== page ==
Immunofluorescence microscopy will be used to objectively quantify immune cell populations in mucosal biopsies using image analysis software (Definiens) within a user-established depth (e.g., from the foreskin epidermis). This also permits quantitative assessment of epithelial integrity, which is important in studies of HIV susceptibility using foreskin tissues snap frozen into cryomolds in optimal cutting temperature (OCT) compound.

Multiplex ELISA for cytokine/chemokine quantification

Cytokines will be quantified by chemiluminescent multiplex ELISA (MesoScale Discovery), an assay with optimal sensitivity and reproducibility for low abundance mucosal samples and validated for use in foreskin swabs [12,13,14]. Genital inflammation in the female genital tract (FGT) is predefined as the presence of ≥ 3/7 inflammatory cytokines within the top quartile for that cytokine.

Penile and FGT microbiota characterization

The penile and FGT microbiota will be assessed using barcoded universal primers to amplify V4 hypervariable regions of 16S rRNA genes. Amplicons will be purified, quantified, and pooled prior to sequencing on the Illumina MiSeq platform using the 300 bp paired-end protocol [25]. Sequence read quality will be performed using a standardized bioinformatics pipeline implemented in accordance with the National Institutes of Health Human Microbiome Project standard operating procedures. Operational taxonomic units will be clustered against the Greengenes reference database and taxonomy assigned using –utax through USEARCH, a high-throughput sequence analysis tool that is implemented in QIIME [26] (an open-source microbiome bioinformatics platform). For each sample, vectors of phylotype proportions are clustered into community state types, by computing Jensen-Shannon distances between all pairs of community states and generating a hierarchical clustering using the Jensen-Shannon distance data and Ward linkage [14, 16, 27].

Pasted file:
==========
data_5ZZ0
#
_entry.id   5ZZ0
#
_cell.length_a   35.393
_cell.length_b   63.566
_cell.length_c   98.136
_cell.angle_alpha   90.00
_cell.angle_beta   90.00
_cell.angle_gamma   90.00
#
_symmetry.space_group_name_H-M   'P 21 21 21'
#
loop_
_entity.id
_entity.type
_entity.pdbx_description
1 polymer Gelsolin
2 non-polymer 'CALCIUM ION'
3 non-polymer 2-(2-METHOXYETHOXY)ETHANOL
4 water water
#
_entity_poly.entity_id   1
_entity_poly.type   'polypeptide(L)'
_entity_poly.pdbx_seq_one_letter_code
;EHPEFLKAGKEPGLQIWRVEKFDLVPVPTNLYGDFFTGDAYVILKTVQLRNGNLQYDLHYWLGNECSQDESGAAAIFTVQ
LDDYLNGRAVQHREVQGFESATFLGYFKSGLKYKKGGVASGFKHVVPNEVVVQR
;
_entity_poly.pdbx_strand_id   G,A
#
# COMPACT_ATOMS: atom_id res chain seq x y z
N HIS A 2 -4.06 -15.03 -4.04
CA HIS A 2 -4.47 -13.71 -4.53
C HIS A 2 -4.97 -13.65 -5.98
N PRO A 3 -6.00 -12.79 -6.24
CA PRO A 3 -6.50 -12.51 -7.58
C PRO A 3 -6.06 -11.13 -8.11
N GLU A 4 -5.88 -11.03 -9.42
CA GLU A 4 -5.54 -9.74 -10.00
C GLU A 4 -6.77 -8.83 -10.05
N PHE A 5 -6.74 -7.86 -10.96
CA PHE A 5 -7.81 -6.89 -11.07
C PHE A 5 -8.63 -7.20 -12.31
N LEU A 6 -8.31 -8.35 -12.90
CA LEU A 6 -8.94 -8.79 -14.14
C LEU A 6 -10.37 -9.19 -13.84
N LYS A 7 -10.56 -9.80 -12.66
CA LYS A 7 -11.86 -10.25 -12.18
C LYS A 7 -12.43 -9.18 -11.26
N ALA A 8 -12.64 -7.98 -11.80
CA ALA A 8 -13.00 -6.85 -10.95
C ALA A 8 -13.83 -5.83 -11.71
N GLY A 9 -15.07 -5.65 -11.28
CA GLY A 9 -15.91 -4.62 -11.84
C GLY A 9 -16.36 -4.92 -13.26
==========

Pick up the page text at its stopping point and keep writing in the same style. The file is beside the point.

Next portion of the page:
Storage of biological samples

All samples will be stored at the UVRI-IAVI laboratory (Entebbe, Uganda) and/or the University of Toronto (Toronto, Canada). Samples will be stored for up to 10 years. Approvals from the University of Toronto and UVRI Research and Ethics Committees (RECs) will be sought prior to any additional testing on stored samples not listed in this protocol. Specific testing mentioned here and relevant to the study endpoints (immunofluorescence, cytokine/chemokine quantification, and microbiota profiling) will require the shipment of samples to Canada due to the lack of availability of the testing equipment within Uganda.

Data collection and record keeping

All study forms/laboratory reports will be reviewed for accuracy and completion prior to data entry. Changes and corrections to the forms must be initialed and dated following the principles of Good Clinical Practice. The forms and source documentation or clinical notes will be kept in a secure location and archived for at least 10 years after study completion. Source documentation and other study-related records will be held at the UVRI-IAVI research data center with personal identifiers separated from participants’ files. Data quality and integrity will be ensured through the implementation of quality control procedures during database entry including double data entry, validation, and cleaning. Queries raised during data monitoring will be directed to study investigator(s) and study staff. A file will be held at a secure, central location at the UVRI-IAVI research center site for each participant containing all the source documents and written documentation on all queries raised and how they were addressed. Source documentation will be available for review to ensure that data collected and recorded in the database and case report forms are consistent with the contents of the source documents. Participant questionnaire and test result data will be coded and securely stored at the UVRI-IAVI premises research data unit. UVRI database access is limited to study staff and restricted by login and password; any database leaving the UVRI campus for analysis purposes, either electronically or in hard copy, will contain only unique study identifiers and will have been stripped of all personal identifiers (such as name, address, date of birth, contact details, and so on).